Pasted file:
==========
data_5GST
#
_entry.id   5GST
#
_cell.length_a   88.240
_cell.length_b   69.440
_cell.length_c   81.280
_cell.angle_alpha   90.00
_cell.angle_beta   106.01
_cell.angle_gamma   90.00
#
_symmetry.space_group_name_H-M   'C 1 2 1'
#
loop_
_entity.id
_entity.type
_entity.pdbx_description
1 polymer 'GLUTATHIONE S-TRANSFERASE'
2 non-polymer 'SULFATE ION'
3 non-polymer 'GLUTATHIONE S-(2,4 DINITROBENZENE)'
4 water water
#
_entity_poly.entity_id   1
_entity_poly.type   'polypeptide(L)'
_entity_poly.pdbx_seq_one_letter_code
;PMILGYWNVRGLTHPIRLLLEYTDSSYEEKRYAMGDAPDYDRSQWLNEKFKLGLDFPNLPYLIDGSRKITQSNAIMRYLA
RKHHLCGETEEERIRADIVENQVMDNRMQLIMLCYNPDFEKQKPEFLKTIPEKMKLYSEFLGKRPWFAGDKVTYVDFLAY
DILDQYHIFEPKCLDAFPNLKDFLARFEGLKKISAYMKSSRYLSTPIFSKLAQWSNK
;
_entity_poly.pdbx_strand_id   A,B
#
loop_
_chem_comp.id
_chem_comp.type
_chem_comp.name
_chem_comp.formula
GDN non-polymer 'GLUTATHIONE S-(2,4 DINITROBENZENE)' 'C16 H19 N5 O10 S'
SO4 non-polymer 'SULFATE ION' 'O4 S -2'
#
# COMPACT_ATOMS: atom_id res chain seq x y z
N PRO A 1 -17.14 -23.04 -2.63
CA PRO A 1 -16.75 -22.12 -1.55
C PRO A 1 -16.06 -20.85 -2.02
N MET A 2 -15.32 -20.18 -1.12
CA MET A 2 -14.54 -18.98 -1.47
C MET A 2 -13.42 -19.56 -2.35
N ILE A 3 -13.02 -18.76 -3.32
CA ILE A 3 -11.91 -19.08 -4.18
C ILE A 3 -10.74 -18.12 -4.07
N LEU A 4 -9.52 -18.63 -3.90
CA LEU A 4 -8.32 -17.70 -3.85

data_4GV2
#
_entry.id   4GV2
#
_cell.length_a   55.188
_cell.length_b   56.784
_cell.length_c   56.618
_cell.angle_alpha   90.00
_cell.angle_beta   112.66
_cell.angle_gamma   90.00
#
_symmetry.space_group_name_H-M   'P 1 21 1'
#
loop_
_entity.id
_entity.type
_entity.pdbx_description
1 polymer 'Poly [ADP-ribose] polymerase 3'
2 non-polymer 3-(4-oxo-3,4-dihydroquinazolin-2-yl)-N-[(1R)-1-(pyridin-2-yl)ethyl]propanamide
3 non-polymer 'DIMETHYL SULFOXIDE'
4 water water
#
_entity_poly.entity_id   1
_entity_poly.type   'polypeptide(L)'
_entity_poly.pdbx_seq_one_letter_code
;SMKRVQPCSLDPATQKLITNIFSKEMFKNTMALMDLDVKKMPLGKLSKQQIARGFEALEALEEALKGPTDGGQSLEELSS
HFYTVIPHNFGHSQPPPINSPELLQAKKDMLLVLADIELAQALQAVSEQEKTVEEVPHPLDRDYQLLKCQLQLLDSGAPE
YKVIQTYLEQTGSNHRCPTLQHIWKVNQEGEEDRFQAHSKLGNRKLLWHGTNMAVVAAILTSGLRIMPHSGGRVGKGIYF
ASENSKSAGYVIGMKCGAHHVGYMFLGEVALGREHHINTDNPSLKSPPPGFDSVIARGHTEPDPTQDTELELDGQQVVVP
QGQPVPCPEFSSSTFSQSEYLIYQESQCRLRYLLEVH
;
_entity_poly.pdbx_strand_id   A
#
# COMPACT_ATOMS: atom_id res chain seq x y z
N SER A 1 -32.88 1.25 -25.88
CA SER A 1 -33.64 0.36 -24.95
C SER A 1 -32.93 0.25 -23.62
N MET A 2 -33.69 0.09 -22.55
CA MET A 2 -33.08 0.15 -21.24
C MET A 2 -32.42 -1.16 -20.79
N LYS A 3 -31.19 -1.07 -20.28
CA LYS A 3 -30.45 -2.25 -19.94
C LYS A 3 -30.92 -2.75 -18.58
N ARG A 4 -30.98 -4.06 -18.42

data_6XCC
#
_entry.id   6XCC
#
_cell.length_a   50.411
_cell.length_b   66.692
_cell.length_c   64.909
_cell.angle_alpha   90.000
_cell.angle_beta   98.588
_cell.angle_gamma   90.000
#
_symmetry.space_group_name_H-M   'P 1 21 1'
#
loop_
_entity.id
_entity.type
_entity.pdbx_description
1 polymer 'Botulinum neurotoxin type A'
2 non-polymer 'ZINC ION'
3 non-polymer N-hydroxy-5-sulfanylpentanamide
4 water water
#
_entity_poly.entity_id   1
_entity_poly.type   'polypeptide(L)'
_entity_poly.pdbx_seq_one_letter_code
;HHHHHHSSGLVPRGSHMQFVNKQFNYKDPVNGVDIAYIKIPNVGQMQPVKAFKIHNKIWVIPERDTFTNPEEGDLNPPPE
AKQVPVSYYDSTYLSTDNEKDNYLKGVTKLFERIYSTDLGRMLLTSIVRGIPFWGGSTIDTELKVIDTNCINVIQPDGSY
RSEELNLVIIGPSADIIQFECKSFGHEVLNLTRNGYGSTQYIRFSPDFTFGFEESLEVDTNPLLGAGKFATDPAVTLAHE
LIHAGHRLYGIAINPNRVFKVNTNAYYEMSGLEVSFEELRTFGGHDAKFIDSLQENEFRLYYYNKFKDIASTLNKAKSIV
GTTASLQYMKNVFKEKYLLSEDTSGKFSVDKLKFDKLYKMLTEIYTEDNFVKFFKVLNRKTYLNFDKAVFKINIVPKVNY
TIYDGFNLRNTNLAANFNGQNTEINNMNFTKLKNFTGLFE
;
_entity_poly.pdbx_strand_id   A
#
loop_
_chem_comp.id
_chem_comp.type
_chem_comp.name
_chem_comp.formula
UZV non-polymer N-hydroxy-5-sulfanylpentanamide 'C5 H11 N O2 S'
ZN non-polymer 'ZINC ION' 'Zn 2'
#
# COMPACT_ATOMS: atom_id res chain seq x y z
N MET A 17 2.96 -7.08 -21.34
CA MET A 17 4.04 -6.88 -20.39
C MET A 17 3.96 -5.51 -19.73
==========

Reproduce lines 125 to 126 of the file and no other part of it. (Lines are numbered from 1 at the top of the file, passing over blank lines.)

GTTASLQYMKNVFKEKYLLSEDTSGKFSVDKLKFDKLYKMLTEIYTEDNFVKFFKVLNRKTYLNFDKAVFKINIVPKVNY
TIYDGFNLRNTNLAANFNGQNTEINNMNFTKLKNFTGLFE